Page:The International Jew - Volume 2.djvu/213

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investments in Russia—resting solely on their faith in the United States’ and Russia’s treaty honor. He said that if it were a new treaty that was being written, the case would be different; he would then consider the Jewish argument of weight. But he said, we had other treaties with other countries who did not always share our views as to what certain sections of the treaties meant, but we have lived and worked under them. He instanced the Italian treaty with regard to the extradition of criminals. He wished to impress on the Jewish ambassadors that they wanted to make an exception of their case, which, of course, they did.

The President then said he would be willing to consider taking some action if he did not believe that in taking action he would be endangering the status the Jews already enjoyed in Russia. If this treaty were denounced, large American interests would be jeopardized (here the President mentioned certain interests, all Gentile).

He said he liked to see Russian Jews come into the country, but added “the more we spread them out in the West, the better I like it.” He ended with a plea for the Jewish ambassadors there present to consider the plight which denunciation of the treaty might involve Russian Jews, and ended with the words—“That is the way it has struck me, gentlemen. That is the conclusion I have reached.”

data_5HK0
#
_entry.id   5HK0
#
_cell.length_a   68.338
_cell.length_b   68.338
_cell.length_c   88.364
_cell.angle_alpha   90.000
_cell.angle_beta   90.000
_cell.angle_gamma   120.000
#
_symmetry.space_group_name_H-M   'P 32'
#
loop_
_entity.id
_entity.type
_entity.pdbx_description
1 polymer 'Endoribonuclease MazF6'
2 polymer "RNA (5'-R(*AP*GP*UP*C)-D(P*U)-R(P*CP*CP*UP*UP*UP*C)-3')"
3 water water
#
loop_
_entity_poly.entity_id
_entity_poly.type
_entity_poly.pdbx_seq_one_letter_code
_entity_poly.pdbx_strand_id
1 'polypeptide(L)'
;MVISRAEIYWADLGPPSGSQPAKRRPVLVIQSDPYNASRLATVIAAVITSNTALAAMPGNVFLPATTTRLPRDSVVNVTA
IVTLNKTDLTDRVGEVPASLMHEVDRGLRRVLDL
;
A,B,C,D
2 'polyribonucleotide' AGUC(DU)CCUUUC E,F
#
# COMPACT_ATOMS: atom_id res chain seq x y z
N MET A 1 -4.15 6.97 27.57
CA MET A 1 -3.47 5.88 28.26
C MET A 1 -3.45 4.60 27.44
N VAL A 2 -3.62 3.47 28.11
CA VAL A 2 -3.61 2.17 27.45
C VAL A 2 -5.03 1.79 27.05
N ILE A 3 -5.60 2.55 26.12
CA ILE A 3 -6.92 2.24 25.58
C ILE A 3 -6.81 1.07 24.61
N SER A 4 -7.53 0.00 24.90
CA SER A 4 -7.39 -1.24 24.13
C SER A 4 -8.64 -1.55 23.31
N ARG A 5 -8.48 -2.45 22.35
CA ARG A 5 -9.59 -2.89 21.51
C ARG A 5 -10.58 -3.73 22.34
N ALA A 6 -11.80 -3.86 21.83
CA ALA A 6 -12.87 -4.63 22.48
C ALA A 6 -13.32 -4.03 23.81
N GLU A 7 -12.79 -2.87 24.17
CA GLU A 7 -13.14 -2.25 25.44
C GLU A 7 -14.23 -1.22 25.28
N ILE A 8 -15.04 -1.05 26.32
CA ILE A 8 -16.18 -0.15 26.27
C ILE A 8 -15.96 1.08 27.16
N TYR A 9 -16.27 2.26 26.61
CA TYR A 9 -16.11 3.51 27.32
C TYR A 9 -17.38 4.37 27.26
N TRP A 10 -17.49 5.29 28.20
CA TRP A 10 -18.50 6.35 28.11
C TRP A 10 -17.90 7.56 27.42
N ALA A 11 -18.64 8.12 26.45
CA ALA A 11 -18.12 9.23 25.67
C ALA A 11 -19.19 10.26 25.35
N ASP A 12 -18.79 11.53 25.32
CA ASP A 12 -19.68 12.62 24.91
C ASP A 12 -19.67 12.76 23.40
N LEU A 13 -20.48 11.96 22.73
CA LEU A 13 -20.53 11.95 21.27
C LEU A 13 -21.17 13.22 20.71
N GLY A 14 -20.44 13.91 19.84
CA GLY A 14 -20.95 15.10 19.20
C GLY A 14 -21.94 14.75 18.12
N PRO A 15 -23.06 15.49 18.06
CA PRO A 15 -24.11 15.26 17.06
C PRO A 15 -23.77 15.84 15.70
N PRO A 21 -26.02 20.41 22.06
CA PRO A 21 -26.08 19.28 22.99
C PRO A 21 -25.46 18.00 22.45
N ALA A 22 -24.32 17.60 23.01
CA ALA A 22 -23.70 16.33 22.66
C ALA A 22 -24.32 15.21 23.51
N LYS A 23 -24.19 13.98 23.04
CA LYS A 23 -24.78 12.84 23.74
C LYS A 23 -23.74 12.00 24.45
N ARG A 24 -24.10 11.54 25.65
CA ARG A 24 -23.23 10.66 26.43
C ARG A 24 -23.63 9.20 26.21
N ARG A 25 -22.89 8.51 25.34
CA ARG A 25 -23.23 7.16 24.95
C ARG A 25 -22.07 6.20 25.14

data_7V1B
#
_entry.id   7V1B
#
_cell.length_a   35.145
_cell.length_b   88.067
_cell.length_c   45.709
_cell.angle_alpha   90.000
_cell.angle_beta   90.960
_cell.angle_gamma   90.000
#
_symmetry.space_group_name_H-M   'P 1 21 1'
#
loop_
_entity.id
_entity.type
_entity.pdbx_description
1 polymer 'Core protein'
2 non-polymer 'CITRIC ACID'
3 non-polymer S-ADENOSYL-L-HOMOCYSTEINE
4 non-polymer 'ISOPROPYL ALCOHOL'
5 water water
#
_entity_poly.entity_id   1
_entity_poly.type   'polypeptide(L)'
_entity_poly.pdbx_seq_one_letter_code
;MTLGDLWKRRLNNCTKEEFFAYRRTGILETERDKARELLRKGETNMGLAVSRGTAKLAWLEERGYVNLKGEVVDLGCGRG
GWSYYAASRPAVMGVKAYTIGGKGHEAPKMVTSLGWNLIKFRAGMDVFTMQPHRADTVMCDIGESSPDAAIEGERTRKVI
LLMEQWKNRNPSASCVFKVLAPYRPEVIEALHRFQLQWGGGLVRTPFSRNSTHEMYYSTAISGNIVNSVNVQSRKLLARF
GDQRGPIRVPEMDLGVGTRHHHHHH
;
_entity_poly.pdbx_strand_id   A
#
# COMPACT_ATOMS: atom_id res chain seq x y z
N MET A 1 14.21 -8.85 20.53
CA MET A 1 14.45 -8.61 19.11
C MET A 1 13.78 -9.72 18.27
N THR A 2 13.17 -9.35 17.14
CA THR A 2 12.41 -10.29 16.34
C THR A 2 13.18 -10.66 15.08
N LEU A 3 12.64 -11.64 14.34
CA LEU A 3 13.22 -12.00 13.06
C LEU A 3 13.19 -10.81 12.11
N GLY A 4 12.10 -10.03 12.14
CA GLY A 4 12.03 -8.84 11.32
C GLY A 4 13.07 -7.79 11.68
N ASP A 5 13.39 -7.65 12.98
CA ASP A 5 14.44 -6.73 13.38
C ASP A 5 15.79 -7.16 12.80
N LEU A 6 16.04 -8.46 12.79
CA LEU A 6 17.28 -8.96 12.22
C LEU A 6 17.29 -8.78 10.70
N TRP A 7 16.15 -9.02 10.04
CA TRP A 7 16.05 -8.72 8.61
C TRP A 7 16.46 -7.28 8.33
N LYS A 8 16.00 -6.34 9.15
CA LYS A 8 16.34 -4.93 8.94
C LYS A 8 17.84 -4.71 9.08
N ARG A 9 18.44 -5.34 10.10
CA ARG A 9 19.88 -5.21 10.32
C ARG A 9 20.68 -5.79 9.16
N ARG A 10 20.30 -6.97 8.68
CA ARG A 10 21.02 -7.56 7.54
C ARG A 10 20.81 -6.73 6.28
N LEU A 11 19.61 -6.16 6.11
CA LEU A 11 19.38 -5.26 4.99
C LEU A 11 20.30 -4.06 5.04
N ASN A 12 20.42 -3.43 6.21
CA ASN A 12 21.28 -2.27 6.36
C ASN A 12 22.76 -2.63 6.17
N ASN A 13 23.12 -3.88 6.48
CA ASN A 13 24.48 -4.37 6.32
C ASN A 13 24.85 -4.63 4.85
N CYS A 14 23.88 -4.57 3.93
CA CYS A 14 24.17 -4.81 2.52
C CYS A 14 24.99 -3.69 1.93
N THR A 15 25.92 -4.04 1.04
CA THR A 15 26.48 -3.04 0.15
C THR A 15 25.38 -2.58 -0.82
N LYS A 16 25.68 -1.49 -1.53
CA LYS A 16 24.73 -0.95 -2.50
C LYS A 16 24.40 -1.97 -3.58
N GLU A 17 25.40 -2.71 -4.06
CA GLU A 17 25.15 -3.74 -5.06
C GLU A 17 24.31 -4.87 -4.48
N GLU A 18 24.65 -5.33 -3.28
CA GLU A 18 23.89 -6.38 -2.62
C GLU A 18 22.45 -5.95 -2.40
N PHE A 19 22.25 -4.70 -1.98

The Jewish group was plainly taken aback. Simon Wolf, who was always on guard at Washington, said, “Please, Mr. President, do not give to the Press such conclusions,” but Jacob Schiff broke in with a voice vibrant with anger—“I want it published. I want the whole world to know the President’s attitude.”

The discussion then opened, with the President cool and self-contained. Finally, after some useless talk, and having other business to attend to, he gave them a letter just received from the American Ambassador at St. Petersburg, Mr. Rockhill. Mr. Rockhill presented in that letter to the President the whole Russian contention about the Jews—statements which have been confirmed a thousand times by the events that have since occurred.

They then renewed their expostulations and arguments, but to no avail. The President expressed